Part of the Dysmey Post

My Computing Hobby

first computer

I bought my first personal computer in 1989. it was an AT&T 6300 WGS. It was a rebranded computer from Olivetti, an Italian manufacturer of office equipment, for which my employer at the time went into business as an outlet. The 6300 was an oddity because it was based on the Intel 8086 (10 MHz) with a 10-megabyte hard drive and a proprietary graphics card. I pumped up the box with a math processor and a two-megabyte expanded (paged) memory board. I learned PC programming (GW-BASIC and Turbo C) off of it. For an MS-DOS machine, the 6300 was as good as it got; but I had to trade it in for a generic PC based on an Intel 80386 processor because I wanted Windows, which the 6300 could not run.

from one computer to another

Since then I went through one computer after another, each lasting about two or three years, longer if I could put a new motherboard into it. I think I have had five or six computers, most running some form of Windows, but at least one running Red Hat Linux as a server.

During my stint at the Bank, I took avantage of the Bank's generous technology loan program to buy first a generic PC from a company called Technoland (now called iBase), where the Bank was getting its workstations. I held on to that one the longest, and even swapped its board for one running my first Pentium processor.

Later I bought a computer from Gateway, to which the bank switched after Technoland got out of the generic PC business in the late 1990's. This was also bought from a technology loan that I had to pay off fast, because I was dismissed during the loan period. But I did pay it off.

home box no. 1

I held on to that Gateway computer for four years before it became clear that it was obsolete. I sold the box to my sister the middle-school science teacher as a workstation at her school.

In its place I built a new home box: It ran off an AMD Athlon 64 FX processor on an Asus Micro-ATX motherboard inside a SilverStone Sugo 1 case. With its two-gigabyte memory and SATA drives, my home box was the fastest and most powerful machine I had. And it ran off Windows XP, even though I have successfully tested Vista on it, because I didn't feel like wearing an RIAA collar when viewed legally purchased music CDs and DVD movies; and because I would have bought a Mac Mini if I wanted a Mac visual interface that badly.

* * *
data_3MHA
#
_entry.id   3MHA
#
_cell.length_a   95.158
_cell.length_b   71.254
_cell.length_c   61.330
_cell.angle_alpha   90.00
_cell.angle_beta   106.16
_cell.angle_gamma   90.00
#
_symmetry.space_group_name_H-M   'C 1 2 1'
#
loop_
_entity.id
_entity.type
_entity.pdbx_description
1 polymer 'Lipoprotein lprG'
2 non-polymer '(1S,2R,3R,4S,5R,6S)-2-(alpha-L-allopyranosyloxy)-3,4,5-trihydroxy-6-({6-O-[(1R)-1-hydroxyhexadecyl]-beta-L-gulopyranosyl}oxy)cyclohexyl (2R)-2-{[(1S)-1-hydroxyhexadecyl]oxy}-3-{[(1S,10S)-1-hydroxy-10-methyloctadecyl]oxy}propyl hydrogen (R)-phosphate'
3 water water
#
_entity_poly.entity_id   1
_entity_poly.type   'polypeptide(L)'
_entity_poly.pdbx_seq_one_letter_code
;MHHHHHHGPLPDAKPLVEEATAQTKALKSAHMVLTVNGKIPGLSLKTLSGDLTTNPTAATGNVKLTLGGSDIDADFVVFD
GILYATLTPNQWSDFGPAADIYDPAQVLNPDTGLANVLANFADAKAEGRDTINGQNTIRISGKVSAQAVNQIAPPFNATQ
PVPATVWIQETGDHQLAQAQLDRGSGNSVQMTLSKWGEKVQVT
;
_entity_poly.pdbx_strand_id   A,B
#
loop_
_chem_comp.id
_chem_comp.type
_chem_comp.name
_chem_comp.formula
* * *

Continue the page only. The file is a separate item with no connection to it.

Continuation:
home box no. 2

I began to have problems with that box, or rather its motherboard. Most of the problems dealt with the network card circuitry in the motherboard. Folks, there is something about a network card on a motherboard that just does not work well after awhile.

I decided that it was time to put a new Micro-ATX motherboard inside the SilverStone case, creating in effect a new computer. The Asus motherboard I chose had an Intel Core 2 Duo processor and two gigabytes of memory. I also reinstalled Windows on the hard drive after I split it into two partitions: One for Windows, the other for personal stuff and games. The result is a lot faster than I hoped, and I am very satisfied with the new box, although the on-board network card began to act in such a flaky manner that I had to buy a separate network card (Intel Pro/1000) as a substitute.

home box no. 1 recycled

The older Asus board with its processor and memory were still useful, and I did not want to just throw them away. So I bought another SilverStone box (Sugo 3), put the board in that, and build for myself a backup computer for use downstairs in the living room.

Using a personal computer in the living room is not farfetched, because my sister the editor works out of hers. Also, the television set has a VGA port, to which the computer can be hooked up. And I can hook up a keyboard and trackball (a mouse would not work well on a carpetted surface) to the computer, with extension cables. That way I can work on the computer from my living room chair.

Copyright © 2008 by Andy West.